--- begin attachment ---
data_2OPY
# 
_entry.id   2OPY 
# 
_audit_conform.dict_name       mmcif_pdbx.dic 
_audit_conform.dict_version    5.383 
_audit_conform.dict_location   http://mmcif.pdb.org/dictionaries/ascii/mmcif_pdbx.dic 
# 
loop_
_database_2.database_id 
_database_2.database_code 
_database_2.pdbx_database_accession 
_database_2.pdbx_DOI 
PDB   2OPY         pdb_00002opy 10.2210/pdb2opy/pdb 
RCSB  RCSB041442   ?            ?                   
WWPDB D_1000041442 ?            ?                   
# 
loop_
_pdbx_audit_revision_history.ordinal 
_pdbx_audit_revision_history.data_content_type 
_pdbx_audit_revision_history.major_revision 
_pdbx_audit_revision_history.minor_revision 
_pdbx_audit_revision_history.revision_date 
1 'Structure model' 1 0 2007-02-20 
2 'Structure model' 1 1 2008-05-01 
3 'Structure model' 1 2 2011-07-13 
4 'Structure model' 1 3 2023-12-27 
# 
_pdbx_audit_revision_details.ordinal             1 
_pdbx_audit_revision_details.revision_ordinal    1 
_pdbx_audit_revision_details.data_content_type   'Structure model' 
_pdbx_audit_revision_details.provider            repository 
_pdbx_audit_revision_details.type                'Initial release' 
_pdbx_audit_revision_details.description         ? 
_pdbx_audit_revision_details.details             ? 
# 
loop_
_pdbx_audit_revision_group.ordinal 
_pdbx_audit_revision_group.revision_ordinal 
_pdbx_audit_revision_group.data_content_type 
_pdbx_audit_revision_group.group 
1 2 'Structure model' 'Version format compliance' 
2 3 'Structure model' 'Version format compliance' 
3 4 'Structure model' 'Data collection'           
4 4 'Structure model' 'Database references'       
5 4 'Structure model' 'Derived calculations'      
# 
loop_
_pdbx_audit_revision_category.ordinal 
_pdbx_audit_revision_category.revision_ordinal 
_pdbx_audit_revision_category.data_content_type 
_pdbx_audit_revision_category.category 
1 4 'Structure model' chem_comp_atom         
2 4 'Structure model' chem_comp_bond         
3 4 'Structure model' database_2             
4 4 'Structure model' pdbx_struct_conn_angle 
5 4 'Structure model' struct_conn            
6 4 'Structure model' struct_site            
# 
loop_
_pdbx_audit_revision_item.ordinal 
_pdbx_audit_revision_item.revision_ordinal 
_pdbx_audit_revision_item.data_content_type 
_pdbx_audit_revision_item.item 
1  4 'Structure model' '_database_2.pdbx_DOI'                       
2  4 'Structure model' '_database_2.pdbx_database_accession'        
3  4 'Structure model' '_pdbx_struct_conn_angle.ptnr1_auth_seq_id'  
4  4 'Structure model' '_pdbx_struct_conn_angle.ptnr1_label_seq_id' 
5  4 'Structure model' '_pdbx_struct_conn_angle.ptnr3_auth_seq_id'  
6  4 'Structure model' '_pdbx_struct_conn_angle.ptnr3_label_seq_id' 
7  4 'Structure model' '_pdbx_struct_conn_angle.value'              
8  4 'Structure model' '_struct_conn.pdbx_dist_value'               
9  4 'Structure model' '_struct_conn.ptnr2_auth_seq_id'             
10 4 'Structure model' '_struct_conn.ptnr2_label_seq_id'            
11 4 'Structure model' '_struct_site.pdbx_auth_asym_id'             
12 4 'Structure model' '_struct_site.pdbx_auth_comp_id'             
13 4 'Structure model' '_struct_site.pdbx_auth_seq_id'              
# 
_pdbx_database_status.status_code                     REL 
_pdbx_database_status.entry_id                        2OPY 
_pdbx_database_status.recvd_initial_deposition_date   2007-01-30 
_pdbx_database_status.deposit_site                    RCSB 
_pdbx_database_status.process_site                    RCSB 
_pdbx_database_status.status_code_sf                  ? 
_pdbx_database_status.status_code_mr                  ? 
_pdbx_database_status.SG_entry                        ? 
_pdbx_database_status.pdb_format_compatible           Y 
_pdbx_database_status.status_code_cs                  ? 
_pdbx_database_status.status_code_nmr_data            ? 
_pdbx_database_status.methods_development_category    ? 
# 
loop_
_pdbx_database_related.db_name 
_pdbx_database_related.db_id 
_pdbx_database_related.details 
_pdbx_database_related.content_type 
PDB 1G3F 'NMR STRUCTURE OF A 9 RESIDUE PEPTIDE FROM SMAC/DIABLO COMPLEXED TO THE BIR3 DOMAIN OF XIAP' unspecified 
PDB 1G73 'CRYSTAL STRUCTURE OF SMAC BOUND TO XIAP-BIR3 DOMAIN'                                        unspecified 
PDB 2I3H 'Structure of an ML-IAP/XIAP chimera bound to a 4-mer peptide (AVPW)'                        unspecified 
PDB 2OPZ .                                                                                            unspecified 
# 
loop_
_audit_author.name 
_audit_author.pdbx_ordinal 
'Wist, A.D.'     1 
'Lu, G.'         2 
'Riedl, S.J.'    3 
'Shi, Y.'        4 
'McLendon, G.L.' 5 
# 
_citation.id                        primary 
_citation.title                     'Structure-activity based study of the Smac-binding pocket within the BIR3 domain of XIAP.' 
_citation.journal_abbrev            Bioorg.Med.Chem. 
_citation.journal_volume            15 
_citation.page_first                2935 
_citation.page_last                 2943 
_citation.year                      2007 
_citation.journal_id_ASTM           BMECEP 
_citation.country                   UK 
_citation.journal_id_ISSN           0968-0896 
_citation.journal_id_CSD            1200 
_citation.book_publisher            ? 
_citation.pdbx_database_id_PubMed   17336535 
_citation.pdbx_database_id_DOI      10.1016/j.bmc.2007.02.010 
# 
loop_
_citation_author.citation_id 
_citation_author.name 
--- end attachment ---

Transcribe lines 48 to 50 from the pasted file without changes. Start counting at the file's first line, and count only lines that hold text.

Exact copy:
loop_
_pdbx_audit_revision_category.ordinal 
_pdbx_audit_revision_category.revision_ordinal 